Madonnas of Leningrad, The

Dean, Debra

  8 Reviews

Marina Buriakov, an 82-year-old Russian emigre, is preparing for her granddaughter's wedding near Seattle, while fighting a losing battle against Alzheimer's. Disappearing into the memory of her time as a young Hermitage Museum guide, Marina relives the siege of Leningrad and how museum staff members were instructed to remove the museum's priceless masterpieces for safekeeping. During the siege, young Marina constructs a mental version of the museum, committing to memory the paintings, and their placement. Sixty years later, this "memory palace" is all Marina has left.

Comments from Groups

A truly lovely story enjoyed by all. Incorporates lots of elements: social commentary, history and family relationships. Thoroughly recommended read. Tauranga 015

A great book-loved by all. Lively discussions were around our ageing mothers, senility and how we end up being parents to our parents. Auckland 083

A mixed reaction to the book - which leads to the best discussions. If we all agree, the meeting is a bit dull. Some thought the book was too detailed in the Leningrad scenes, but we all thought the descriptions were vivid and credible. Excellent use of language to convey the descent into Alzheimer's. Abrupt ending. Taupo 006

Everyone read and enjoyed this book. We were amazed at the amount of research Debra Dean must have done, considering she had never been to St. Petersburg or The Hermitage prior to writing the book. An interesting and empathetic book. Waiheke Island 001

Enjoyed by the whole group who thought it worthwhile to recommend to friends and families. The author was able to describe art treasures, especially paintings, so vividly that we, the readers, saw the works and recognised ones we had previously seen in illustration form. Dementia was portrayed with gentleness, yet gave an honest account of effects both on the sufferer and the family. We felt involved with the characters! Much discussion generated , especially as we had read Sarah Quigley's 'The Conductor' previously, another book on the siege of Leningrad. We await another novel by Debra Dean and hope it is researched as thoroughly as this. Katikati 001

We loved this book. It stimulated lots of further research both on-line (virtual tour of The Hermitage) and at the library, which stocked at least one of the author's source books. The discussion was fuelled by quite challenging questions - good to be made to think. This is probably our favourite book so far this year. Wellington 022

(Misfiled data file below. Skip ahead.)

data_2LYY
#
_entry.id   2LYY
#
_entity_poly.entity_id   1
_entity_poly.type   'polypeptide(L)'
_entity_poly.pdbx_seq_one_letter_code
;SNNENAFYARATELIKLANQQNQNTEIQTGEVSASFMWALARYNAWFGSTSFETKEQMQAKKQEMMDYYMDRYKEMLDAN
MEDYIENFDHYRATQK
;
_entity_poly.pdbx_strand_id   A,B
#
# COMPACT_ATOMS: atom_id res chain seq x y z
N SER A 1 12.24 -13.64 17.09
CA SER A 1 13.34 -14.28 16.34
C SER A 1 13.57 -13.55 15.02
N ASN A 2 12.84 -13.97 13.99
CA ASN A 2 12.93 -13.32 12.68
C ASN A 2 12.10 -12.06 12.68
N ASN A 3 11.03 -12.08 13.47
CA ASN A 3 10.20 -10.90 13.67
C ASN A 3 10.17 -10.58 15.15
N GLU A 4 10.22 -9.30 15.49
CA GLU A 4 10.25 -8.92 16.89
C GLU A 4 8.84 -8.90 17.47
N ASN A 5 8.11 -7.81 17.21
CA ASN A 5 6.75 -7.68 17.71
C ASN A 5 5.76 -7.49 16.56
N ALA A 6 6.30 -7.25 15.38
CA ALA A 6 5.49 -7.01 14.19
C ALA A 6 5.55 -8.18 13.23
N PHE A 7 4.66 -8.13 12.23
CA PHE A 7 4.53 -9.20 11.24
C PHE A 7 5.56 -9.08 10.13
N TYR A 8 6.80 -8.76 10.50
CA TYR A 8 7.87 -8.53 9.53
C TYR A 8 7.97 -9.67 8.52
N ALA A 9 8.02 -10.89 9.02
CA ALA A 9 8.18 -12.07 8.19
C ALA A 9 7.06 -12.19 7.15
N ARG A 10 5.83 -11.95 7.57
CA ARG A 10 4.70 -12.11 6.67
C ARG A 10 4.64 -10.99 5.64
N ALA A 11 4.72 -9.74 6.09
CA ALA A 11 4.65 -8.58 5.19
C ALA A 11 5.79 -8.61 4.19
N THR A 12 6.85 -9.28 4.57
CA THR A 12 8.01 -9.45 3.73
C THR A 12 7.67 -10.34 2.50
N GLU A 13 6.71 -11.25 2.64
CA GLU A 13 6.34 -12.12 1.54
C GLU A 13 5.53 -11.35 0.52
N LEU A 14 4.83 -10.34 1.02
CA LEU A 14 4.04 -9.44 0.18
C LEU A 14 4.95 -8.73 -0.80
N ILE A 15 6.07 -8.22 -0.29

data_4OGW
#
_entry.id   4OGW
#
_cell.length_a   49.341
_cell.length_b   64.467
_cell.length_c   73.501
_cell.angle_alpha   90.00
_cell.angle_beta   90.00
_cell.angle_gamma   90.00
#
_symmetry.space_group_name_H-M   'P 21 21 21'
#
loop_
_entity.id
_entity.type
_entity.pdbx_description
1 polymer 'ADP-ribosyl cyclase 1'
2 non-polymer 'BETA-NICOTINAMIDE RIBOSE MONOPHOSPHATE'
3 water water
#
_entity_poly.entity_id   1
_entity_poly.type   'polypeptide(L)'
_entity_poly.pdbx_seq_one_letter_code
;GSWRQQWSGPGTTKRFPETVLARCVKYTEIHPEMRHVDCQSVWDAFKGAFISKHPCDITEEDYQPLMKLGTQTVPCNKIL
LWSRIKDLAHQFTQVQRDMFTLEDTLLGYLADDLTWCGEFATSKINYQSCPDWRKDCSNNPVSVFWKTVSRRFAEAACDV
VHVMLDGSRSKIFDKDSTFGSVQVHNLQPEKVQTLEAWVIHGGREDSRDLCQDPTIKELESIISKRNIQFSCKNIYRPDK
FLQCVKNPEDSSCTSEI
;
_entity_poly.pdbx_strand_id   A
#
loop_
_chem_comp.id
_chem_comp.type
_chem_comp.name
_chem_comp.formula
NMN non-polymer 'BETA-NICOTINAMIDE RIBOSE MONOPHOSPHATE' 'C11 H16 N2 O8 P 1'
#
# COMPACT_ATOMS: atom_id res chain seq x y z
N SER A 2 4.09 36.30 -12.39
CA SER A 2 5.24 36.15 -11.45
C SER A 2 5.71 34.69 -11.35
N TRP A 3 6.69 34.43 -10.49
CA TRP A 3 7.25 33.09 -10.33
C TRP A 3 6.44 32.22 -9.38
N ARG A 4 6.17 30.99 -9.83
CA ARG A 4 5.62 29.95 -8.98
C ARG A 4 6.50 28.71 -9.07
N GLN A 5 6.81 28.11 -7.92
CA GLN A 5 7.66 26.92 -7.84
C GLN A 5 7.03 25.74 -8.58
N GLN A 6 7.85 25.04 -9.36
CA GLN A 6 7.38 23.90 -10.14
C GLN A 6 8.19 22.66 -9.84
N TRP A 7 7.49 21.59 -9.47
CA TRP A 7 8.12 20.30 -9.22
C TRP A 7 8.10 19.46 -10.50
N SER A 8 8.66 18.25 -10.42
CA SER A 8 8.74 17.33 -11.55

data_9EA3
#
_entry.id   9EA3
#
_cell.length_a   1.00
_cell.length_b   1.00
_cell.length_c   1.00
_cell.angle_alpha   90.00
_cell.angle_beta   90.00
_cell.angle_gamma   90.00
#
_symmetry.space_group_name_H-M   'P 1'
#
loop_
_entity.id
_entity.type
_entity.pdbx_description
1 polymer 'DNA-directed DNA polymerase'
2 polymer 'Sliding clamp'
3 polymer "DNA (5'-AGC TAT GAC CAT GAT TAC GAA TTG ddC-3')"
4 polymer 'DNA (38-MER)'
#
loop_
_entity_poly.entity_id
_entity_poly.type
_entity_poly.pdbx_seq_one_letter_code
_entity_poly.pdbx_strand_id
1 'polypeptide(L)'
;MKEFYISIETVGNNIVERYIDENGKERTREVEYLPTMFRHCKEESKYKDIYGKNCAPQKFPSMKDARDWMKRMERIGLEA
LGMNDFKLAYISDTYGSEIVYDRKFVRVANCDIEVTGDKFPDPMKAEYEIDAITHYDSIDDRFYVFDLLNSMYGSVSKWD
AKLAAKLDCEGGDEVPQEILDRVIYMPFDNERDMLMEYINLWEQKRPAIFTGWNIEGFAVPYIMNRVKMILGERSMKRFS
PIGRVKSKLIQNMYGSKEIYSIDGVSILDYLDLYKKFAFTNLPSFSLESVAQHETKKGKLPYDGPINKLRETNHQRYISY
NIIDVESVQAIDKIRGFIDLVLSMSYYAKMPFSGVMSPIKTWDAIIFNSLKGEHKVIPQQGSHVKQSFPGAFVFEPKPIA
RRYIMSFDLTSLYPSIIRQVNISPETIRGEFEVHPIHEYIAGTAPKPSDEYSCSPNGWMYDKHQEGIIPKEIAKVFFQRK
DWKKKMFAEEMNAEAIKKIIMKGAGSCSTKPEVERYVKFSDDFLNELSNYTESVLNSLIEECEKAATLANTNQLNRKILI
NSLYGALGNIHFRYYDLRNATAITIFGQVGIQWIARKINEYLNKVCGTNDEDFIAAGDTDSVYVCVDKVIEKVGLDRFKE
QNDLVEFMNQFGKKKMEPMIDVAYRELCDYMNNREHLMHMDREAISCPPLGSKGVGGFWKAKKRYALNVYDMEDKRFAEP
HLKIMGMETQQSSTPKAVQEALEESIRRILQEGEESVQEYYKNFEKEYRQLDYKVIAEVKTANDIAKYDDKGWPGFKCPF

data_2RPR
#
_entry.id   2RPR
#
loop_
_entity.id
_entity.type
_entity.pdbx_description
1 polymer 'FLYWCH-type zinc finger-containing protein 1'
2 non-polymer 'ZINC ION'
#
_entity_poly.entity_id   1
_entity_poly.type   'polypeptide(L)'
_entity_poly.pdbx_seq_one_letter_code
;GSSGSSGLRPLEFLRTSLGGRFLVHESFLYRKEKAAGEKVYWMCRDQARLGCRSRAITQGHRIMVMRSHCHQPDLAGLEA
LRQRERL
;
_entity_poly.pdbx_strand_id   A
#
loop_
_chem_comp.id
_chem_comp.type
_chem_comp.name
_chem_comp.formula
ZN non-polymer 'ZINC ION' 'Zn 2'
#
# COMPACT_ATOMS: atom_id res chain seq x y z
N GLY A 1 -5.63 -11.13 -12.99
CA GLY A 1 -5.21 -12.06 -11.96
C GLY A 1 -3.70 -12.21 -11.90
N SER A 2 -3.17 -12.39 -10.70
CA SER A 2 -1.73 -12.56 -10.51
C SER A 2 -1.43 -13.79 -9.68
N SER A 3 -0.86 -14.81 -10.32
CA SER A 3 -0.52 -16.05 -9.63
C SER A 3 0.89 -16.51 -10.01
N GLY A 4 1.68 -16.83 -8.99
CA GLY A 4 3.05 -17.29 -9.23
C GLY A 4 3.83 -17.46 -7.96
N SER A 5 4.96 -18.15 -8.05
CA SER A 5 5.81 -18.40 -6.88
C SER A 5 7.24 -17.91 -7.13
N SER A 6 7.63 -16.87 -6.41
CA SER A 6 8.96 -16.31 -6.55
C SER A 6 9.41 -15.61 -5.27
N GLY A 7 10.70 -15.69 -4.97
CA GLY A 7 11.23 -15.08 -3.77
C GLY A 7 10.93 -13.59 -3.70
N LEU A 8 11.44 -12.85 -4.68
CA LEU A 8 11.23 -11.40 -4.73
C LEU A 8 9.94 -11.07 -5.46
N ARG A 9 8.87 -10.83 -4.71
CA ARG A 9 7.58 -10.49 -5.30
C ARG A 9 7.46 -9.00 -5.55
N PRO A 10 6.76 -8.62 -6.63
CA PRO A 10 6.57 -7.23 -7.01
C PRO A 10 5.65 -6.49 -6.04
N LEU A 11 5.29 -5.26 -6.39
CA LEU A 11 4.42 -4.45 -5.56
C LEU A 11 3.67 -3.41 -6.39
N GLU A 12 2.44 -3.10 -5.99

We enjoyed the factual history of the book most of all. Like the author, most of us knew next to nothing about the siege of Leningrad, and we were very interested to learn about it and its shocking effects on the inhabitants. The memory feats in describing the removed paintings were perhaps exaggerated but, if not entirely believable, were believable enough not to be distracting. Our overall impression was one of admiration for the author's imagination, and the research that enabled her to write such an impressive novel about a time before she was born and a place she had never visited. Our score was 8/10. Wanganui 011

The book was well received. Some could relate to the family dynamics. For those who had been to St. Petersburg and the Hermitage it was a particularly good read. auckland 290



ASHB 027
Great read and loved by all of us. We only wish it had been illustrated but we were able to supplement the book with web resources found for us by our art historian member! Fascinating insight into a moment in history as well as the descent into dementia. Throw in some complex family dynamics just for spice. The question over paternity was a bit jarring though.
NELS 062
Overall the group enjoyed the book. We found aspects of the siege and the Hermitage very interesting and worthy of further inquiry. There was some dissent on Marina as a character but we liked the description of Dmitri as an old man. Some liked the format of the story between Leningrad and the present day, others not.
Everyone seemed to appreciate 'The Madonnas of Leningrad' for the writing especially, and for the depiction of the effects of Alzheimer's on Marina and her family; exploring this against the background of the siege of Leningrad was challenging but very successful. We had a very interesting discussion.
Great story. Well received by the whole group although some members struggled with the storyline due to personal circumstances. Read like a love story, not just between people but Marina's love for art and the beauty of the world she knew.
PICT 001
Everyone enjoyed the book, learned some history and loved the visualisation of the artwork.
All but one of our 12 members really enjoyed this book. The writing was very good, and the author's grasp of the three main subjects, the siege of Leningrad, the marvellous art, and dementia, was excellent. We learned about Marina simultaneously in her youth and in old age, and there was much material for vigorous discussion of interesting topics, both sad and informative- such as companionship, caring, the memory palace device, sharing with children by parents, of family history, the importance of beauty, to mention but a few. Commended only for thoughtful readers.
AUCK 255
We enjoyed this book, especially those of us who had visited the Hermitage. Created good discussion on how the earlier lives of our parents and grandparents should be shared - often the younger generation realise this once it is too late and the memories are lost.
CHCH 378
The group enjoyed this book and particularly felt the research was huge. Recommended.